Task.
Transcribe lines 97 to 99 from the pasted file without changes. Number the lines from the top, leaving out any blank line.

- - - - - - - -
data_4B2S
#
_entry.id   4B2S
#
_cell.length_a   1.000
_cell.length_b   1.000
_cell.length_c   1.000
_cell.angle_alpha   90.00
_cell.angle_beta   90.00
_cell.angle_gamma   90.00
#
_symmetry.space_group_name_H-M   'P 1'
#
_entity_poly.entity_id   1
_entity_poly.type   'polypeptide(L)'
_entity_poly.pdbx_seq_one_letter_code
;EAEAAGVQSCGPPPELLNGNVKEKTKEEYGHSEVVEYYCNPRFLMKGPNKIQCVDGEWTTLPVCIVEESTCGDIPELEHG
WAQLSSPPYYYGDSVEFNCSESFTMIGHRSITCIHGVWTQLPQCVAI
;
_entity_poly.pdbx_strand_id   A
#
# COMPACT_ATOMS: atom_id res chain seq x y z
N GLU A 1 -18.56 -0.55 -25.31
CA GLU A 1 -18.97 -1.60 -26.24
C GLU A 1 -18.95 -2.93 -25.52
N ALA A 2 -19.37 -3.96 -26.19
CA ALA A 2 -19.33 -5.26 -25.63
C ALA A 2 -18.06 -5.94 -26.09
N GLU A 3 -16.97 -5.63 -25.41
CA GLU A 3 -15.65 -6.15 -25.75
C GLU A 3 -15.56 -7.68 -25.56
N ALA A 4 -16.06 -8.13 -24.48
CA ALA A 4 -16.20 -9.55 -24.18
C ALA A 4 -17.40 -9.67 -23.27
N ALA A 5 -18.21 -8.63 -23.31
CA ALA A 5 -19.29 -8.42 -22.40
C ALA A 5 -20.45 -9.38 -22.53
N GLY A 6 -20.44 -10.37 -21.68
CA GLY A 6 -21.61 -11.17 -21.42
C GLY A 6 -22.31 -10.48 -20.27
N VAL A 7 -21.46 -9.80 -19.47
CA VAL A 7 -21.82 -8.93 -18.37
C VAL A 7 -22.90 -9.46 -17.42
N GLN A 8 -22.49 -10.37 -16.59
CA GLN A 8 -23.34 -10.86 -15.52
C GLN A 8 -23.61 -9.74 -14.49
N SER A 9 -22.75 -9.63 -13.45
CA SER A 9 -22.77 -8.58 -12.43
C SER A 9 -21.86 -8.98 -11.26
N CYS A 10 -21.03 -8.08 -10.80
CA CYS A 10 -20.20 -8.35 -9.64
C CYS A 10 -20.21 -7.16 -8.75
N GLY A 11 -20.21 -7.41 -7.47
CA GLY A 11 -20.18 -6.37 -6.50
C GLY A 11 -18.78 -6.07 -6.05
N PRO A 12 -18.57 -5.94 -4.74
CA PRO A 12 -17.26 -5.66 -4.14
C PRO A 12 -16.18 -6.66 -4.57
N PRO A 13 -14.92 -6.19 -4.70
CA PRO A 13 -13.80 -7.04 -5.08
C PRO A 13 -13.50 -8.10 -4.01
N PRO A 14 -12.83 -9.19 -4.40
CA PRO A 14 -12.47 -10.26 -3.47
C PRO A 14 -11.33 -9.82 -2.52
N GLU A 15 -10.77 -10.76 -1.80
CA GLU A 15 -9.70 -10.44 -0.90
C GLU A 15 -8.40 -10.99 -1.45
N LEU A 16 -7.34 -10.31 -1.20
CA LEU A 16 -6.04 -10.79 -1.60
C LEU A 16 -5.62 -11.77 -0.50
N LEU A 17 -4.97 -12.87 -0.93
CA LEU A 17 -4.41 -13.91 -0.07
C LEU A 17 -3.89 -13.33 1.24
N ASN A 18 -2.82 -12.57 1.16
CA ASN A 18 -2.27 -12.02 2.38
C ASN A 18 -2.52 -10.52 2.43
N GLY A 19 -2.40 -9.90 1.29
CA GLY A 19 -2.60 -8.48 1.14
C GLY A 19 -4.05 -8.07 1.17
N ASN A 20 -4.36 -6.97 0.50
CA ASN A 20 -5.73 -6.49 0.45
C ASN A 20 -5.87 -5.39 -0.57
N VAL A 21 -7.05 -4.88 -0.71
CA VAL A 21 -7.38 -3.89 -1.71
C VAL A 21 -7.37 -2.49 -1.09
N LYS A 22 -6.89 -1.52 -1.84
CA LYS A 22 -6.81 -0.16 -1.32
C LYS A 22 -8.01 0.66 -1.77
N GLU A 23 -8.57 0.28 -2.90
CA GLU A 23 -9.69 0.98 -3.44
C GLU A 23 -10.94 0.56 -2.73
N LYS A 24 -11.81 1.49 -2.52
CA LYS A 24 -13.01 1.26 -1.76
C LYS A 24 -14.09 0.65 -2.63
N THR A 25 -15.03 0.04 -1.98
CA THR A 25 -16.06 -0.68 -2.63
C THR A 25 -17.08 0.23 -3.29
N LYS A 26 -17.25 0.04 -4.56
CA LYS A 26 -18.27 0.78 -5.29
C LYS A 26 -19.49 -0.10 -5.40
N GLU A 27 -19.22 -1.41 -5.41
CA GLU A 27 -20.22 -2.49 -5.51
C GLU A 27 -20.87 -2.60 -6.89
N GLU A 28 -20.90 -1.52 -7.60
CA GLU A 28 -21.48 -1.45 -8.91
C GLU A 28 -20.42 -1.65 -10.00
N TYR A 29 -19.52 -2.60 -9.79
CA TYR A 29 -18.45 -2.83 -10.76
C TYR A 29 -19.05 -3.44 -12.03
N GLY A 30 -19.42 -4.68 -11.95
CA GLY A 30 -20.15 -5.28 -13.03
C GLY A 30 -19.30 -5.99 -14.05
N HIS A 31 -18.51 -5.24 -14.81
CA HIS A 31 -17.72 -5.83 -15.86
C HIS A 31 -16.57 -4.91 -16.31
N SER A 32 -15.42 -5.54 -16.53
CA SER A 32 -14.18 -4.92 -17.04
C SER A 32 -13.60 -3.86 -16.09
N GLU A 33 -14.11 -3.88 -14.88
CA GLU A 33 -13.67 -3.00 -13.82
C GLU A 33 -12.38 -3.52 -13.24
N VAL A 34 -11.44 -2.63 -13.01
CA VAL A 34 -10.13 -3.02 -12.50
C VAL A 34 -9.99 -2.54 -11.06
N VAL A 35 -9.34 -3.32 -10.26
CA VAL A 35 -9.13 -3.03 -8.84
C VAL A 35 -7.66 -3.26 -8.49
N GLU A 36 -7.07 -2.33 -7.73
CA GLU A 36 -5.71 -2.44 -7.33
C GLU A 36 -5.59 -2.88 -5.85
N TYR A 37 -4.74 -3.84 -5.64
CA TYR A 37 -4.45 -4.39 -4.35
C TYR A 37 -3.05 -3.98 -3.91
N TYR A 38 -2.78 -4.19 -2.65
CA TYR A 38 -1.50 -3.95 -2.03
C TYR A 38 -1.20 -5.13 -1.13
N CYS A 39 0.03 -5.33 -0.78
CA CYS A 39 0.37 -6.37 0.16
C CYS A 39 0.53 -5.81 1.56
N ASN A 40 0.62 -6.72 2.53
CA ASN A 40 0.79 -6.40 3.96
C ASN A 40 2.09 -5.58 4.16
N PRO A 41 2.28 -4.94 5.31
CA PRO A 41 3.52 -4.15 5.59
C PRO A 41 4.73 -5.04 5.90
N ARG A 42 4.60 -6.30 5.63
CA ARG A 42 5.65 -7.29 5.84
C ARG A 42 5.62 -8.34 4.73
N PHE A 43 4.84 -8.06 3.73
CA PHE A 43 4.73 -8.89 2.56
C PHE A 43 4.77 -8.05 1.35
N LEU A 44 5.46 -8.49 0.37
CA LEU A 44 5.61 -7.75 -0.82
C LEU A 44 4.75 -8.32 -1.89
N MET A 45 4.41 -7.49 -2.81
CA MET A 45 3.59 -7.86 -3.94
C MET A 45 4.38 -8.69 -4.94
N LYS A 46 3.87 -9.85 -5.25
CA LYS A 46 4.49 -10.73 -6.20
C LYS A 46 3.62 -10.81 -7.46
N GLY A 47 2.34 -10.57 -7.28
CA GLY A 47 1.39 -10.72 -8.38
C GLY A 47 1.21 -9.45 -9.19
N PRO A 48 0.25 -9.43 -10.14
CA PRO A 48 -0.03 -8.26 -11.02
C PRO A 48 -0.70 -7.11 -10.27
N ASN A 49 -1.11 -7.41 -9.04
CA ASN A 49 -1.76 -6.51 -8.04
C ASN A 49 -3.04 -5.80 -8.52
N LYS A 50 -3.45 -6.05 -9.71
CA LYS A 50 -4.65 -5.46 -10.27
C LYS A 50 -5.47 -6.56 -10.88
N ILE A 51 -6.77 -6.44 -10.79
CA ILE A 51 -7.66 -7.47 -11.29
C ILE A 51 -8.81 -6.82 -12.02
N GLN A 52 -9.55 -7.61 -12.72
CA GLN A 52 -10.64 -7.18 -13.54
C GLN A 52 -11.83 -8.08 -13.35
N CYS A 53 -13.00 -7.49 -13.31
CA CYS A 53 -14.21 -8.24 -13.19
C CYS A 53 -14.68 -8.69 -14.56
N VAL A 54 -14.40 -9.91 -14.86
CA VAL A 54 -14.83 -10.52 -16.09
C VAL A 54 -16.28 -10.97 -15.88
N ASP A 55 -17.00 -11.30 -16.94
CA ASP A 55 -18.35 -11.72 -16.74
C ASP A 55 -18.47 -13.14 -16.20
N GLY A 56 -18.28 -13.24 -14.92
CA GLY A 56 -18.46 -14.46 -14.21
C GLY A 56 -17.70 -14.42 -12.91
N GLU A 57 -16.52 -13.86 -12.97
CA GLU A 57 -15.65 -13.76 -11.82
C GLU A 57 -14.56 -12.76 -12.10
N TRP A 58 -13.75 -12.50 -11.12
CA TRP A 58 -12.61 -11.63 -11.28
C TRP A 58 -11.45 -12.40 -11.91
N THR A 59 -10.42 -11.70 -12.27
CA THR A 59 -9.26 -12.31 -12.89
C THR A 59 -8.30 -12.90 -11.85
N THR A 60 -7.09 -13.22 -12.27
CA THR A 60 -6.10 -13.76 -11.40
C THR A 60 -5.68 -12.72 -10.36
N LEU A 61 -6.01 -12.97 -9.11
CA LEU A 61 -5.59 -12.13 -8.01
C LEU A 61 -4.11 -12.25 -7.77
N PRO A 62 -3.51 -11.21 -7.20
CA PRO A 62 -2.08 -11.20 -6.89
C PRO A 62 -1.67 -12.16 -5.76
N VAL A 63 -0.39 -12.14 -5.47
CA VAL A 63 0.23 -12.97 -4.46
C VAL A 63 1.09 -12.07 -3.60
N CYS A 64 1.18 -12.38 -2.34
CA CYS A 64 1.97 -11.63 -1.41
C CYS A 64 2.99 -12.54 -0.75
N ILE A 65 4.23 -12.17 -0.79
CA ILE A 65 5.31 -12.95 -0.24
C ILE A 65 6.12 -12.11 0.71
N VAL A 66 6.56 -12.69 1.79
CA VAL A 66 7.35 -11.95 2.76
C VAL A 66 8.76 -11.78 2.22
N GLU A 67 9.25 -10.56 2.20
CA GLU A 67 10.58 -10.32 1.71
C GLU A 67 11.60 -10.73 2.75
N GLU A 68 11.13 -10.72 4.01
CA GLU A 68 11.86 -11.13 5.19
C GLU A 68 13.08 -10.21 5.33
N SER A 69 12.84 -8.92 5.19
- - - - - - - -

C THR A 25 -17.08 0.23 -3.29
N LYS A 26 -17.25 0.04 -4.56
CA LYS A 26 -18.27 0.78 -5.29